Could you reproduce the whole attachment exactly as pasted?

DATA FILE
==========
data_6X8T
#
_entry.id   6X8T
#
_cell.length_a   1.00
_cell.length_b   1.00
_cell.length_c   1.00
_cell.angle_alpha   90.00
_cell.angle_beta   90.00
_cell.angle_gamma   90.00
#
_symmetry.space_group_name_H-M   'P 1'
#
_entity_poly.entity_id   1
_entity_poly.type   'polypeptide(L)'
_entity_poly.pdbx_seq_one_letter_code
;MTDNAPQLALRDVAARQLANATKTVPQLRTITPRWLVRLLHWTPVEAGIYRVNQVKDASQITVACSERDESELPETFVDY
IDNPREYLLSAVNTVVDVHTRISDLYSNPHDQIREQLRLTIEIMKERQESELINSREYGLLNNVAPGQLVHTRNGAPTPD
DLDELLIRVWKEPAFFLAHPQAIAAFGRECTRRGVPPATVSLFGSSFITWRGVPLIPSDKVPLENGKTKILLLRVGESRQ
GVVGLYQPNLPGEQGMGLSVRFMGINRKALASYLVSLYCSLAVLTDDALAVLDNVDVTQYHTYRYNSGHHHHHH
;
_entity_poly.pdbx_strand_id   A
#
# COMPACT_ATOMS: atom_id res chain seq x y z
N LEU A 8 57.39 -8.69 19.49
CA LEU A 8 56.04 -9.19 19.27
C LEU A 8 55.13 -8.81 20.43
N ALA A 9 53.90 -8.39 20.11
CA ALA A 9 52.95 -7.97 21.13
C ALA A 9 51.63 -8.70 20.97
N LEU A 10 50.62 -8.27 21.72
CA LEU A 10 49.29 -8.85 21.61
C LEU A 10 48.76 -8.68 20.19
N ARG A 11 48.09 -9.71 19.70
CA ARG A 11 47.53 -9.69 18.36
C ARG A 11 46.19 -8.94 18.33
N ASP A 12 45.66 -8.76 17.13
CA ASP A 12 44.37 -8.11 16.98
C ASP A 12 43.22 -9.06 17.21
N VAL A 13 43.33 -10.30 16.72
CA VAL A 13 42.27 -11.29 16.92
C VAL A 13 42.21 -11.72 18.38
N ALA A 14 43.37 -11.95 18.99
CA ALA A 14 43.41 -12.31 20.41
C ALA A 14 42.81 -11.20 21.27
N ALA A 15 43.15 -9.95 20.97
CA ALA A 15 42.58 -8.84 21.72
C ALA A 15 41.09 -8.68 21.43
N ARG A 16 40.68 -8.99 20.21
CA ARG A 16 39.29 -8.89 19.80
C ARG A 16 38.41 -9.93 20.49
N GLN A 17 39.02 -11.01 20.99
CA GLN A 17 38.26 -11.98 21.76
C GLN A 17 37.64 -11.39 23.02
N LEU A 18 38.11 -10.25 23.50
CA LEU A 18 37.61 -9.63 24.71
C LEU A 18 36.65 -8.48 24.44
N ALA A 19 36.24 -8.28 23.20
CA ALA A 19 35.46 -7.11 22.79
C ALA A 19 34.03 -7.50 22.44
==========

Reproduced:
data_6X8T
#
_entry.id   6X8T
#
_cell.length_a   1.00
_cell.length_b   1.00
_cell.length_c   1.00
_cell.angle_alpha   90.00
_cell.angle_beta   90.00
_cell.angle_gamma   90.00
#
_symmetry.space_group_name_H-M   'P 1'
#
_entity_poly.entity_id   1
_entity_poly.type   'polypeptide(L)'
_entity_poly.pdbx_seq_one_letter_code
;MTDNAPQLALRDVAARQLANATKTVPQLRTITPRWLVRLLHWTPVEAGIYRVNQVKDASQITVACSERDESELPETFVDY
IDNPREYLLSAVNTVVDVHTRISDLYSNPHDQIREQLRLTIEIMKERQESELINSREYGLLNNVAPGQLVHTRNGAPTPD
DLDELLIRVWKEPAFFLAHPQAIAAFGRECTRRGVPPATVSLFGSSFITWRGVPLIPSDKVPLENGKTKILLLRVGESRQ
GVVGLYQPNLPGEQGMGLSVRFMGINRKALASYLVSLYCSLAVLTDDALAVLDNVDVTQYHTYRYNSGHHHHHH
;
_entity_poly.pdbx_strand_id   A
#
# COMPACT_ATOMS: atom_id res chain seq x y z
N LEU A 8 57.39 -8.69 19.49
CA LEU A 8 56.04 -9.19 19.27
C LEU A 8 55.13 -8.81 20.43
N ALA A 9 53.90 -8.39 20.11
CA ALA A 9 52.95 -7.97 21.13
C ALA A 9 51.63 -8.70 20.97
N LEU A 10 50.62 -8.27 21.72
CA LEU A 10 49.29 -8.85 21.61
C LEU A 10 48.76 -8.68 20.19
N ARG A 11 48.09 -9.71 19.70
CA ARG A 11 47.53 -9.69 18.36
C ARG A 11 46.19 -8.94 18.33
N ASP A 12 45.66 -8.76 17.13
CA ASP A 12 44.37 -8.11 16.98
C ASP A 12 43.22 -9.06 17.21
N VAL A 13 43.33 -10.30 16.72
CA VAL A 13 42.27 -11.29 16.92
C VAL A 13 42.21 -11.72 18.38
N ALA A 14 43.37 -11.95 18.99
CA ALA A 14 43.41 -12.31 20.41
C ALA A 14 42.81 -11.20 21.27
N ALA A 15 43.15 -9.95 20.97
CA ALA A 15 42.58 -8.84 21.72
C ALA A 15 41.09 -8.68 21.43
N ARG A 16 40.68 -8.99 20.21
CA ARG A 16 39.29 -8.89 19.80
C ARG A 16 38.41 -9.93 20.49
N GLN A 17 39.02 -11.01 20.99
CA GLN A 17 38.26 -11.98 21.76
C GLN A 17 37.64 -11.39 23.02
N LEU A 18 38.11 -10.25 23.50
CA LEU A 18 37.61 -9.63 24.71
C LEU A 18 36.65 -8.48 24.44
N ALA A 19 36.24 -8.28 23.20
CA ALA A 19 35.46 -7.11 22.79
C ALA A 19 34.03 -7.50 22.44